So, Rival comes in a mid-sized box with the rodent portrayed on the front. It also has a window strapped with a tiny Velcro patch. That’s it. Inside, you get the mouse, a sticker, some paperwork, an optional heel plate, and again that’s it. It might sound like I am bored when talking about the package, but SS Rival comes in a fairly standard box. There’s really nothing of note about how it’s wrapped (except the heel plate, but we’ll get to it in a minute), unless I should start talking about cardboard inserts and plastic shells.
Rival is a large mouse (almost as large G502), with a nice velvety feel across its surface, and textured rubber side-grips. There are no unnecessary angles, and frankly the mouse looks refreshingly simple. However, there are also some pretty lights to be had, mainly the scroll wheel and the SteelSeries logo at the back.For its size, Rival is somewhat light, even though it’s considerably heavier than other SteelSeries mice, like Sensei, for example.
SteelSeries has added one customization option for the mouse. At its back, there’s a small nameplate, which either spells Rival or SteelSeries if you insert the second heel plate. However, there’s also the option of 3D printing your own plate. Yes, the company has specifications and go to your local 3D printer and spell whatever you want.
The Pixart PW3310 optical sensor is positioned in the rodents' center. For each "corner" there are very small PTFE slippy pad. When I first opened the box however, these weren't glued on properly, and the top right one was missing (reason why it isn't in the shot below).
SteelSeries didn't add any weight customization to the mouse, since it's already heavy by default, clocking in at 128g.
The clicky action is also fairly impressive. The SteelSeries branded left & right click sound a bit duller than the D2FC-F-FN OMRON sensor, and it feels slightly mushier too. The back & forward side buttons have some of the best clicky action I heard for these buttons, and due to their build and positioning are almost impossible to press by accident.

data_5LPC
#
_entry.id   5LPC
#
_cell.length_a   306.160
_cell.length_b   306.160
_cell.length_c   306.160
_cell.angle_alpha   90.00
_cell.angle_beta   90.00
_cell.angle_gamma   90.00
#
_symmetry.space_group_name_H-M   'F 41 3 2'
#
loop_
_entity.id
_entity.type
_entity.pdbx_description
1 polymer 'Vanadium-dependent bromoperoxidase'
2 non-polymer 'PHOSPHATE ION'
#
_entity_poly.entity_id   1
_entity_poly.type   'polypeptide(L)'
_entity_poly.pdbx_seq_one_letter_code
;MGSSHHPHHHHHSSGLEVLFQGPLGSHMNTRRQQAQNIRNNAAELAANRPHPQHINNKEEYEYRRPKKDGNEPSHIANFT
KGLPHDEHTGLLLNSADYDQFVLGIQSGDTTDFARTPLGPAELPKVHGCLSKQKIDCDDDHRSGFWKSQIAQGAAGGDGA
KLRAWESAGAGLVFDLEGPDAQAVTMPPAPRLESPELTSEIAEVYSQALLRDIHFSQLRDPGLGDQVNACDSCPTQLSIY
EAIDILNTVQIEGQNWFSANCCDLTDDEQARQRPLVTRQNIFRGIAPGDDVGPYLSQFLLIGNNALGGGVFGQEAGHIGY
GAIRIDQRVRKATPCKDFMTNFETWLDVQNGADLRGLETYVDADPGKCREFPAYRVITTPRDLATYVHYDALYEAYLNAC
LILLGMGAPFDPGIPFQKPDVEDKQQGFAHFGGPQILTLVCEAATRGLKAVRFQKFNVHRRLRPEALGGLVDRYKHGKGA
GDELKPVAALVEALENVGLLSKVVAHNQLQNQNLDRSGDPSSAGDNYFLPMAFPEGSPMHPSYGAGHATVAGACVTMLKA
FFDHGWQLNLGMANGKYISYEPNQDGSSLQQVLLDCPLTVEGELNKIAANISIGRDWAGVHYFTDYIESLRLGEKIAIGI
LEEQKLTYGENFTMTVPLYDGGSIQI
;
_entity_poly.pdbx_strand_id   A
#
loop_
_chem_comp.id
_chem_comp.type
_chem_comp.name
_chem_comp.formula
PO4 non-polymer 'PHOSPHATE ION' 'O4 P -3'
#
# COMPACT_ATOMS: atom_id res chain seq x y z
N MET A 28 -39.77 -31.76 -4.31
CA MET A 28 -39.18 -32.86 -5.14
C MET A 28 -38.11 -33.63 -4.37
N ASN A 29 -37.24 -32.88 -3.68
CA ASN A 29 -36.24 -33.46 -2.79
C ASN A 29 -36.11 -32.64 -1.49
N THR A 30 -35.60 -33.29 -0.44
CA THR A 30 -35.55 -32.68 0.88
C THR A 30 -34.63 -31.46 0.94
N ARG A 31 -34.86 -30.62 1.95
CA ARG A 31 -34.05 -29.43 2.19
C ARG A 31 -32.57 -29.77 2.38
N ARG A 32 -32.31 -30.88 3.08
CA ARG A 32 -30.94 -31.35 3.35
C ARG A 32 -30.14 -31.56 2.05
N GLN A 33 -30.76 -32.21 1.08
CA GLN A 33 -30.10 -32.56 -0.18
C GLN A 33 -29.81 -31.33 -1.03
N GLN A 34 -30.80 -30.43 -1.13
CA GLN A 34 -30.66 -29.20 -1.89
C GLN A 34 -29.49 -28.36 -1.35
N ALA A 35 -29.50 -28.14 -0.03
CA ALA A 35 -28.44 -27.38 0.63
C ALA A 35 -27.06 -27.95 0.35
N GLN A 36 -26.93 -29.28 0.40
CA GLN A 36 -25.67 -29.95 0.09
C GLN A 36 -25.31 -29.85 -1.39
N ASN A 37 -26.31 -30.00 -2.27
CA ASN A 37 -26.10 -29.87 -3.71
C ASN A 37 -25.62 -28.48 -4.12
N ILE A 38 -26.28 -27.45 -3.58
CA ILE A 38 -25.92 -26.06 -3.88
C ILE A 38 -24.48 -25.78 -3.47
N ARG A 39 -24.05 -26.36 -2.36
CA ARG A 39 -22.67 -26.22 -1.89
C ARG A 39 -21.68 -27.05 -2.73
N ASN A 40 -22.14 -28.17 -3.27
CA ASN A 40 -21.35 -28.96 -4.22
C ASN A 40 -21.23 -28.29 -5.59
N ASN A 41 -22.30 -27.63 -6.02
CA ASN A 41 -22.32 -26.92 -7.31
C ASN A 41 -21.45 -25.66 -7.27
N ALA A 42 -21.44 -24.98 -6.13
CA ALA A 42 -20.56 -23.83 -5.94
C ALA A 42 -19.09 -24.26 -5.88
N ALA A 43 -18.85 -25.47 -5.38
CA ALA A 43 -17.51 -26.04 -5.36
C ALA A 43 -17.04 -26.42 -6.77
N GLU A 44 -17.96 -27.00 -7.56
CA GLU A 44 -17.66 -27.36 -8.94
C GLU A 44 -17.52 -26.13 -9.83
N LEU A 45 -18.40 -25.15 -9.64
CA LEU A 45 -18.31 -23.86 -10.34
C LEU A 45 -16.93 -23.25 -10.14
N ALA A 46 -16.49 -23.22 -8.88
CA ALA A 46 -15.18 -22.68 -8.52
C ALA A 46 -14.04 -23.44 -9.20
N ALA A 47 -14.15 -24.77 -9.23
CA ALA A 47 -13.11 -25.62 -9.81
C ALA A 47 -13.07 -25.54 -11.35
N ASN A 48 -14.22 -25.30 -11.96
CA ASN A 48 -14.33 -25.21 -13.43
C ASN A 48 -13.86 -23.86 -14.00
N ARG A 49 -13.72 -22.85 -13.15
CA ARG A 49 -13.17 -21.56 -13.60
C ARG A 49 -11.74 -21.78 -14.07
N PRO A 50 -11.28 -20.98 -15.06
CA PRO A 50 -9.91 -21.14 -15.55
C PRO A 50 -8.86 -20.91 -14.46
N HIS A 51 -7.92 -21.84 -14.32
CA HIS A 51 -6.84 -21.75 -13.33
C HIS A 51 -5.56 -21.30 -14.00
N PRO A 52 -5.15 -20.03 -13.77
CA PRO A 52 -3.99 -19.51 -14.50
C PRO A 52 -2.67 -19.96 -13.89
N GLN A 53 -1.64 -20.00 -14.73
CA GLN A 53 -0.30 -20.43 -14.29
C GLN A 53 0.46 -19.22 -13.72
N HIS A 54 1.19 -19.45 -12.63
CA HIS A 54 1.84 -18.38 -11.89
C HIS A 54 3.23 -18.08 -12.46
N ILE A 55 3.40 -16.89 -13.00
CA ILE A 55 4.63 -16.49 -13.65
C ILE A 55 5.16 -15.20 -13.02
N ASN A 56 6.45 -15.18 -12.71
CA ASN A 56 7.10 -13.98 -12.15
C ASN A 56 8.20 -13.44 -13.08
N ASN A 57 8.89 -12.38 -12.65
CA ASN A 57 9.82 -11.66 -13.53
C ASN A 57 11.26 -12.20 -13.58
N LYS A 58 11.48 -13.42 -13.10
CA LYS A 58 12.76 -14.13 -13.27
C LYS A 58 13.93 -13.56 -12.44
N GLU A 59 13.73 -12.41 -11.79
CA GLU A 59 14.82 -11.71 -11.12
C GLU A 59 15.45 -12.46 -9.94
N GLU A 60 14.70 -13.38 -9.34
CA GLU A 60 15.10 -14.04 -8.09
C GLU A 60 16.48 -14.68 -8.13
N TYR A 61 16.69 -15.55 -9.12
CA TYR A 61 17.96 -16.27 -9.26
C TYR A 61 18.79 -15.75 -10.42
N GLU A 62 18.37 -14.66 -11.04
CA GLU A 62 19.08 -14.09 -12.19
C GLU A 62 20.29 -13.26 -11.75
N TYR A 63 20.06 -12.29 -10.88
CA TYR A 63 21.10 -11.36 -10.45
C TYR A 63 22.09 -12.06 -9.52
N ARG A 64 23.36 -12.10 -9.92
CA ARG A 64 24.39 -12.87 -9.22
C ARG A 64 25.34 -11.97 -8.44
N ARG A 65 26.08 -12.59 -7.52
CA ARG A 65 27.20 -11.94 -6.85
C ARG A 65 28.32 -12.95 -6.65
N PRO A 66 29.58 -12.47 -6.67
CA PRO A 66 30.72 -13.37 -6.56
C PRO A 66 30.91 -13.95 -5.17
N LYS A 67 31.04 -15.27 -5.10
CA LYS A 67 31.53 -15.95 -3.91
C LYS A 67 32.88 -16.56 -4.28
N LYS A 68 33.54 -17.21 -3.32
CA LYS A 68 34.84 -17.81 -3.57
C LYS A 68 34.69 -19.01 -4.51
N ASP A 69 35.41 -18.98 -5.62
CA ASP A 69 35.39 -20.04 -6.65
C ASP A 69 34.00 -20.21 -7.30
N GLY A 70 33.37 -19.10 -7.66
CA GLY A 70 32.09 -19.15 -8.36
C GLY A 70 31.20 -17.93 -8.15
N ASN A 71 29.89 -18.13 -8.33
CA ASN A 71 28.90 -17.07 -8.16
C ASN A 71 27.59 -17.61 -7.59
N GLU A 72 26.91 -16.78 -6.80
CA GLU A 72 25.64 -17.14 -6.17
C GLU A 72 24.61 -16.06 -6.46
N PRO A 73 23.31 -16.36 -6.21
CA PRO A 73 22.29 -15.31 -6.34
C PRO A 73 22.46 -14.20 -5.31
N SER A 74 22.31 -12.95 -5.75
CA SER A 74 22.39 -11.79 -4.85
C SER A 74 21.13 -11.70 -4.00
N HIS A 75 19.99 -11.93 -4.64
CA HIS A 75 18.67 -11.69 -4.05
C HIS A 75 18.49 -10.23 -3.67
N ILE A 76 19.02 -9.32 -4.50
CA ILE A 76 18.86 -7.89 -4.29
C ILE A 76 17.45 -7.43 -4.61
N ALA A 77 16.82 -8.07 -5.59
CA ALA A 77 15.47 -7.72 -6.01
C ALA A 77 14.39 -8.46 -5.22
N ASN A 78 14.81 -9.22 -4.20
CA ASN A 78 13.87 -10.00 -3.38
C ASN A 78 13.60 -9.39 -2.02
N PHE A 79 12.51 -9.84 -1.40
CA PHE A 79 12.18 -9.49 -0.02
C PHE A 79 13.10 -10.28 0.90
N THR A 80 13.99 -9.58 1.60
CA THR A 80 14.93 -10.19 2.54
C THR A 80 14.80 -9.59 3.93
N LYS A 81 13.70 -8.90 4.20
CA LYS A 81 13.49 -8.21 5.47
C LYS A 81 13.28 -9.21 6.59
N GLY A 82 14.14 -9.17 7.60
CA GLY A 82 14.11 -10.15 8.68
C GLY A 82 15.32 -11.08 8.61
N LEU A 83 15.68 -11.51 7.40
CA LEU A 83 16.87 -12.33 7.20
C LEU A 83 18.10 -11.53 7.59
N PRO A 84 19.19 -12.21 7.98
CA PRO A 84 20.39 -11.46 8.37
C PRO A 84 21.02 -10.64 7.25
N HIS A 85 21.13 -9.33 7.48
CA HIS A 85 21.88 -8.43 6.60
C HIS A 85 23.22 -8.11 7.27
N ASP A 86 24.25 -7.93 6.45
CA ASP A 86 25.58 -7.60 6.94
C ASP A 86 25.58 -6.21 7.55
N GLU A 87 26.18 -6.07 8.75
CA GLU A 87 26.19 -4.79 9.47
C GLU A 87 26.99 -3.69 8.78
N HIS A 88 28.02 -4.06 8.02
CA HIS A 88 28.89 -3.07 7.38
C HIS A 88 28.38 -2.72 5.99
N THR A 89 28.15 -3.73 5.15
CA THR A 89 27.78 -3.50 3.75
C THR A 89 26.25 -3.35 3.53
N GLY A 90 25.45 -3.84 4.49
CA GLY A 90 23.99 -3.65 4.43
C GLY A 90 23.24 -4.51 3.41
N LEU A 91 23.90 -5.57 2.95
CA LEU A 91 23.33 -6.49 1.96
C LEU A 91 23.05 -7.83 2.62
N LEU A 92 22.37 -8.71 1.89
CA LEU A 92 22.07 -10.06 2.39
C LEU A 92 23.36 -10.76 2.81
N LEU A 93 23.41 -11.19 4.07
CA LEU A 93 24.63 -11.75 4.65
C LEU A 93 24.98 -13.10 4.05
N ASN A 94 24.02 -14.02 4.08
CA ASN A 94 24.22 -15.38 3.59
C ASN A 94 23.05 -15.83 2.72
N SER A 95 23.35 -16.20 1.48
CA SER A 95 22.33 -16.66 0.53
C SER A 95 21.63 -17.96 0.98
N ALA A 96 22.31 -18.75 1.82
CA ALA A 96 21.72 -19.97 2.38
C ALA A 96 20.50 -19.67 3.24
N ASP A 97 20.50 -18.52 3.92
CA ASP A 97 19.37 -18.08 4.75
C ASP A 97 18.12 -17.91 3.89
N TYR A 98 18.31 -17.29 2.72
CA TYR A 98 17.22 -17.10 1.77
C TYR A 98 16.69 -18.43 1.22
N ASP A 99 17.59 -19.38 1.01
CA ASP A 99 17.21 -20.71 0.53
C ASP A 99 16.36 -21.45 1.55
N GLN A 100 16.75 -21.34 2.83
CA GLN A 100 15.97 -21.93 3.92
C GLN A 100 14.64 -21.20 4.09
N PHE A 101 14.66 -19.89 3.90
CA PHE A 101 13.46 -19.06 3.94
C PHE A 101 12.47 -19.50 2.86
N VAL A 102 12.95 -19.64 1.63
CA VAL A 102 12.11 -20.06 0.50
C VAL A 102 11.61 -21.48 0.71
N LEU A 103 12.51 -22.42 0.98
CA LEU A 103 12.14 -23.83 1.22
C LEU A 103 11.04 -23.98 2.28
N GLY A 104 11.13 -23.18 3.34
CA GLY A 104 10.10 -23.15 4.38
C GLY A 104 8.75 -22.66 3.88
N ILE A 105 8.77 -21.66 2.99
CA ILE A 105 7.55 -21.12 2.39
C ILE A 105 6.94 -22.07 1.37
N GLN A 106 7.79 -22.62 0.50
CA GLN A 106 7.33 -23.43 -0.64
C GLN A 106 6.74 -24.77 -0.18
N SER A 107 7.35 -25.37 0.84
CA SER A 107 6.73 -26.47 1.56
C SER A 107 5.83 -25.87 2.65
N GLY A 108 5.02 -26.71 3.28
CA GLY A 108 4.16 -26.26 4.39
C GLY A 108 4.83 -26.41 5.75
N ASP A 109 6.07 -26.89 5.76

There is one slight problem here. The soft rubberised scroll wheel sometimes gets stuck when scrolling back, and I genuinely have to press on it in order to unstuck it. It doesn't happen often, but its a nuisance worth mentioning.
I tested the mouse on several surfaces, from easy to glide gaming mats like CM Storm Speed RX, TT eSports Pyrrhus, or rough ones like the SteelSeries QCK Heavy. Overall, those 4 PTFE pads were appareantly enough for the proper glide. In fact, it dashed across the QCK Heavy with ease, far better than G502 which has much larger pads on its bottom.
Tracking is also on par. There was almost no difference between the rougher surfaces and the "glidey" pads. However, if you ever dare to use this mouse on let's say desk with no mat, you're going to have a tough time, especially if said desk isn't black.
This is not an ambidextrous mouse. Nor is it a symmetrical one. As such, both sides have a nice injected rubber grips. On the left side, there are two large side buttons (for back and forward). I found these to be at the right angle of press, both being easily accessible to the thumb.
The fright side however has no side buttons, but the shape has a slope for the fingers to rest upon.
When I opened the package and first saw the cable, it dawned on me. Rival is not a premium mouse. It’s built like one, but it isn’t. Why do I say that? Well, you know, SteelSeries usually uses nylon braided cables for its premium-ish rodents.
Rival isn’t braided, instead it uses a plain, black cable, ending in a gold-plated USB 2.0 plug. A tag attached to its end, lets you know that you should download the SteelSeries Engine, though the mouse works fine without it.